I’m a student at a university of 30,000 in a city 0f 800,000. I’m taking a full load of classes, student teaching 2 days a week, and I work at a grocery store about 20 hours a week. This means that I go in and out of a lot of doorways. So I hold doors open for a lot of strangers, and a lot of strangers hold doors open for me.
But I’m pretty sure most people living in a city or suburb can relate, right? And we all know the etiquette for the situation. If someone is following you through a door within a certain distance, the courteous thing to do is to pause for a moment to hold it open for them. But what are the rules exactly? When is it socially acceptable to just drop the door? Here are my rules of thumb:
1. When you walk through a public door, cast a quick glance over your shoulder to see if anyone is behind you. If there is, go on to number 2.
2. If you made eye contact with them when you looked over your shoulder, hold the door for them no matter how far behind you they are. Making eye contact and then dropping the door says, “I see you back there, but I just don’t care.” If you saw someone behind you, but you didn’t make eye contact, go on to number 3.
3. Are their arms full? Are they elderly? In a wheelchair? Carrying a baby? Struggling to get their umbrella folded up? You know how I feel about umbrellas. The point is, if they would for any reason have more trouble opening the door themselves than you’d have holding it for them, then hold it open. If they appear fully capable, go on to number 4.
4. Are they wearing a service uniform? I like to hold doors open for military personnel, police, firemen, anyone wearing a uniform that shows they’ve made it their career to keep me safe. It’s just a little gesture of respect, I suppose. No uniform? On to number 5.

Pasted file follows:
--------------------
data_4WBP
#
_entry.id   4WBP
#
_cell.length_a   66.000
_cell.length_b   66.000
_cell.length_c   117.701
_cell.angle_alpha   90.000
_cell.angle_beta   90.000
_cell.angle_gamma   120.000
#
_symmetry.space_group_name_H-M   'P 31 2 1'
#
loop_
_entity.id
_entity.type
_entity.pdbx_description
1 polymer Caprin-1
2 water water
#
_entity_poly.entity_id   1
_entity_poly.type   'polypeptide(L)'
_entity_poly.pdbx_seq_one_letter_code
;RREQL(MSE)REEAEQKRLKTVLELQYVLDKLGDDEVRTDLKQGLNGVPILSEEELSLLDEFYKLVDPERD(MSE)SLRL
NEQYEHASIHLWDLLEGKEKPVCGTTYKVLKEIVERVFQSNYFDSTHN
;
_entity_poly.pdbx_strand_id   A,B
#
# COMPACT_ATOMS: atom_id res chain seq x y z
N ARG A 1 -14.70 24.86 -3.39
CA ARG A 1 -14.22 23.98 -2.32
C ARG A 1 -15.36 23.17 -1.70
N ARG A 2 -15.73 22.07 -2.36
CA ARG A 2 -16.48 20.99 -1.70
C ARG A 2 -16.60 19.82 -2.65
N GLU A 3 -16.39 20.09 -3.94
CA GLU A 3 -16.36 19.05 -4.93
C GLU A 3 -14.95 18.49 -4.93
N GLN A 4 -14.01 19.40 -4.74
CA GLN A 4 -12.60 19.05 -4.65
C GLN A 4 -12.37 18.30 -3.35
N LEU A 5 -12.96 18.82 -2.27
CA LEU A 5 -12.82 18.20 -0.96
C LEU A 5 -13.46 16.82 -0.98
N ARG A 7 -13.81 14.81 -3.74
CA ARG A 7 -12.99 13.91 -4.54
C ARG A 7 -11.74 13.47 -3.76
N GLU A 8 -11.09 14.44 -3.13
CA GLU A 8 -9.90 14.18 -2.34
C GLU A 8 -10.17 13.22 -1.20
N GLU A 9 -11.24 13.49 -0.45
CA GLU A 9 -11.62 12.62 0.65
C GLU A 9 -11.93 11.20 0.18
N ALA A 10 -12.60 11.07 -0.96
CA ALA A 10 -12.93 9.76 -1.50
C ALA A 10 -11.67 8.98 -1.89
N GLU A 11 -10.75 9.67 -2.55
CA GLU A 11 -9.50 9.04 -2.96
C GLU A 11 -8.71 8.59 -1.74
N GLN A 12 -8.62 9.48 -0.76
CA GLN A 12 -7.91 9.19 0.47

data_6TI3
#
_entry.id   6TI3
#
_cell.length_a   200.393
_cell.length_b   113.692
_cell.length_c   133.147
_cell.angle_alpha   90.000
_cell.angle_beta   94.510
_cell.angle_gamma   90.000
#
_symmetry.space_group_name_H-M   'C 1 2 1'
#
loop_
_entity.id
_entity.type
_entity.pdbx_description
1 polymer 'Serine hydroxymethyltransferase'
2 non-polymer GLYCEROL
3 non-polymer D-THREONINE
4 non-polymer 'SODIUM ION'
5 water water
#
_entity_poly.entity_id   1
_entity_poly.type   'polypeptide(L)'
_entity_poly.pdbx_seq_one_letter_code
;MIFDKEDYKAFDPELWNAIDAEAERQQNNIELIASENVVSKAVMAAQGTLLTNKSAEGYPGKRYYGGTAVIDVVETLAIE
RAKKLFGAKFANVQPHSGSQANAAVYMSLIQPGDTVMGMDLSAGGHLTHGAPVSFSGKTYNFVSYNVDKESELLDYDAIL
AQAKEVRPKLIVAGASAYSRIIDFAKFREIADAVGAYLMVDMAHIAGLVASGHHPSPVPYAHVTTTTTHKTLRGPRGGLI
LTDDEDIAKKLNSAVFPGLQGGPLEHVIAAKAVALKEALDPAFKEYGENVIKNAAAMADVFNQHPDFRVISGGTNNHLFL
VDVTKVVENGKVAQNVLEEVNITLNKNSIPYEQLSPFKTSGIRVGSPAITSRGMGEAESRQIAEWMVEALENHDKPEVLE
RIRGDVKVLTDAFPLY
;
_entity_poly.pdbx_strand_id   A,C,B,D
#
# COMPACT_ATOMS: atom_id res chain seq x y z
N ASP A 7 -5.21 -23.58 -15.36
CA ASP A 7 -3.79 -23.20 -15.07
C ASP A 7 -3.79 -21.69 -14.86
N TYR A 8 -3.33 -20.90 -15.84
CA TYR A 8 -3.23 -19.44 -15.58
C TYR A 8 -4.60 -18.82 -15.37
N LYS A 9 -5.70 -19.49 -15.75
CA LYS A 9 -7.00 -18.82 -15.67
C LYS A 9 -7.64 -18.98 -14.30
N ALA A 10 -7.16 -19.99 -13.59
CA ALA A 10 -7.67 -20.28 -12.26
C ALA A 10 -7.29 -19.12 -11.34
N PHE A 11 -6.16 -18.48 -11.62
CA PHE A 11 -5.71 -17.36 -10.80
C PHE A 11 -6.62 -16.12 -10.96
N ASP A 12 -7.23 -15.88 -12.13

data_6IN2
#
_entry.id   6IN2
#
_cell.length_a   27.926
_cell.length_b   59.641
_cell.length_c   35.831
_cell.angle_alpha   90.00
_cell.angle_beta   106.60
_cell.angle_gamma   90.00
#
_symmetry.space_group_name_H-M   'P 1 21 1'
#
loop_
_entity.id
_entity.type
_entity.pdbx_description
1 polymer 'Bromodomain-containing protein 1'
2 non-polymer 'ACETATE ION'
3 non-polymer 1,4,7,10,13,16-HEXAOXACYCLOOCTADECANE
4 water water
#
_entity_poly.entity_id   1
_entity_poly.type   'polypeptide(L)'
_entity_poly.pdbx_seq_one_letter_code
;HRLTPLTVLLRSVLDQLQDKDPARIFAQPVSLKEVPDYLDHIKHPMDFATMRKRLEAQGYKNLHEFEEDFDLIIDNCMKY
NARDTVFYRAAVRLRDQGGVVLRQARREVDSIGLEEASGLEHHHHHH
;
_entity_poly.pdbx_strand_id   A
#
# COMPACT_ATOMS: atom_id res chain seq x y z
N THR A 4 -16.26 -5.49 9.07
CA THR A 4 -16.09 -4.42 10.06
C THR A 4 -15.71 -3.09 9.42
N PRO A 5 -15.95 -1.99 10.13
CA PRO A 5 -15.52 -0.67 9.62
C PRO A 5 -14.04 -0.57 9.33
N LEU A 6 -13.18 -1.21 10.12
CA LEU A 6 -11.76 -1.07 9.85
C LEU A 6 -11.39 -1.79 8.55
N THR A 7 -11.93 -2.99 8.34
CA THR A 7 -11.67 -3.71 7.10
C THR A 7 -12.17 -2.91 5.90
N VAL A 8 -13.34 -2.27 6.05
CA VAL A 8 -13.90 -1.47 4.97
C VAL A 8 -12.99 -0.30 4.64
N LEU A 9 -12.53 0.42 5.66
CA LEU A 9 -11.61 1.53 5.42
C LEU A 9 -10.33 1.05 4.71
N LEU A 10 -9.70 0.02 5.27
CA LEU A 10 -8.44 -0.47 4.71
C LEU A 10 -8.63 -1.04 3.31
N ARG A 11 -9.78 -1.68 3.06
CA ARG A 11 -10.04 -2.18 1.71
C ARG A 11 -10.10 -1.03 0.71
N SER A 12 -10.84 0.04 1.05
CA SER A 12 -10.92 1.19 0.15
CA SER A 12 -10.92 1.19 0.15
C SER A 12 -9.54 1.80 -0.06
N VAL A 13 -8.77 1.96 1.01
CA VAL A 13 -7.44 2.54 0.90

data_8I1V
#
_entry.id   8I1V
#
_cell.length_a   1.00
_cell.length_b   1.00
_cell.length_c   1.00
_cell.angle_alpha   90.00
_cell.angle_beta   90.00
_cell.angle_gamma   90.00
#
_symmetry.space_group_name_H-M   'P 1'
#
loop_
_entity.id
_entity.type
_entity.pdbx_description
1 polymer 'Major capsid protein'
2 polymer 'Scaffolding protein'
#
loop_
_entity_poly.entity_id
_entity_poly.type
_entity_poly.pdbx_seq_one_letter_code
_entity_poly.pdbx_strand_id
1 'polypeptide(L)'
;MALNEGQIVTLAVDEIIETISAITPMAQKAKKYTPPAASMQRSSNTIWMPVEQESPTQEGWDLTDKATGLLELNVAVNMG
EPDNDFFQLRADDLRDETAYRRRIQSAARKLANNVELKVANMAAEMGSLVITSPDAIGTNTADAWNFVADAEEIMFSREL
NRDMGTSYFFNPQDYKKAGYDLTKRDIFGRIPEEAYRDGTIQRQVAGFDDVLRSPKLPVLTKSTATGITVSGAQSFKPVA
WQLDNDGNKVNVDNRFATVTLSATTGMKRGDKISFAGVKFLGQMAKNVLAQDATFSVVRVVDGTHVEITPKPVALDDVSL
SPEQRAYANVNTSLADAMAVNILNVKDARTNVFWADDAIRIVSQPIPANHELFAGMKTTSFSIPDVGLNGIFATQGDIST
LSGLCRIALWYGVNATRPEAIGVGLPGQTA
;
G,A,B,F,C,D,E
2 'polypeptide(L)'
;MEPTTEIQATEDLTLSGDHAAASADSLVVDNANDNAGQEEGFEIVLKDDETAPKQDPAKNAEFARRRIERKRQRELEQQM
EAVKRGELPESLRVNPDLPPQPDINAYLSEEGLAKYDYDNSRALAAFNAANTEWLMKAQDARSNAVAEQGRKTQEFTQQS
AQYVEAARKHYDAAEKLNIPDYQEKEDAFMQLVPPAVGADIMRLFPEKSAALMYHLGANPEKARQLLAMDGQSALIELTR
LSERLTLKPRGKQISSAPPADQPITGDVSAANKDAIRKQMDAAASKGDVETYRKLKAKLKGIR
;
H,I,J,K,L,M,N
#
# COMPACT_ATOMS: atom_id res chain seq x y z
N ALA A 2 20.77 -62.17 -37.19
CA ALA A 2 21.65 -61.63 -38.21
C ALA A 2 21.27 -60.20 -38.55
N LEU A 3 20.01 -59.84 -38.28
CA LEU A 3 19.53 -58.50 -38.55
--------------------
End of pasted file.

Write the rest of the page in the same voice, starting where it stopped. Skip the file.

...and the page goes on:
5. Now for the distance rule. This is where you can be rude or awkward or make someone’s day. If they are close behind you and the door slams in their face, you’re guilty of being rude. But if they are far away and you hold the door, you create this awkward situation where they feel like they have to run to the door so they don’t keep you holding it for too long. Practice makes perfect.
Now, just for the record, I’ve never really put any thought at all into this before. I don’t go through this five-step process consciously in my mind every time I open a public door. I just want to make sure you know that, so you don’t think I’m a super weirdo or something (Granted, if you know me, you might think that anyway). But it doesn’t end with holding the door. There’s usually some sort of verbal exchange that goes along with it, which tends to follow one of the following templates:
Verbal Exchange 1
Door-holder: “No prob’m”
Verbal Exchange 2
Verbal Exchange 3
(Non)Verbal Exchange 4
And I guess all of those are okay. I mean, the beneficiary acknowledges the gesture, and the door-holder acknowledges the gratitude. Good deal. But I think we could do so much better. I’ve decided that if someone takes the time to hold a door open for me, I will take the time to say two complete words to express my appreciation. Thank you. And maybe I am a super weirdo, but it makes me happy when I get to hold a door open for somebody. So I’m trying something new and kind of radical. When someone thanks me for holding a door open, I say “My pleasure.” It feels really weird. At least, it did at first. Now it’s getting a little more normal. I’ve gotten a lot of really big smiles from people too.
And that’s all I was really going for anyway.
It has been brought to my attention by one of my readers that I failed to mention a very important rule of door-holding etiquette. This is Joshua Bucy’s rule:
If you are behind someone, and they actually open the door for you and let you go through first at say, Jimmy John’s or McDonald’s where there’s a line on the inside, for God’s sake, let them get back in front of you. Every time I open the door someone at Panda Express, they inevitably get the last of the orange chicken.
Thank you so much, Joshua. I wholeheartedly agree. Just last week I lost some apple crisp in that very way. It was rather tragic.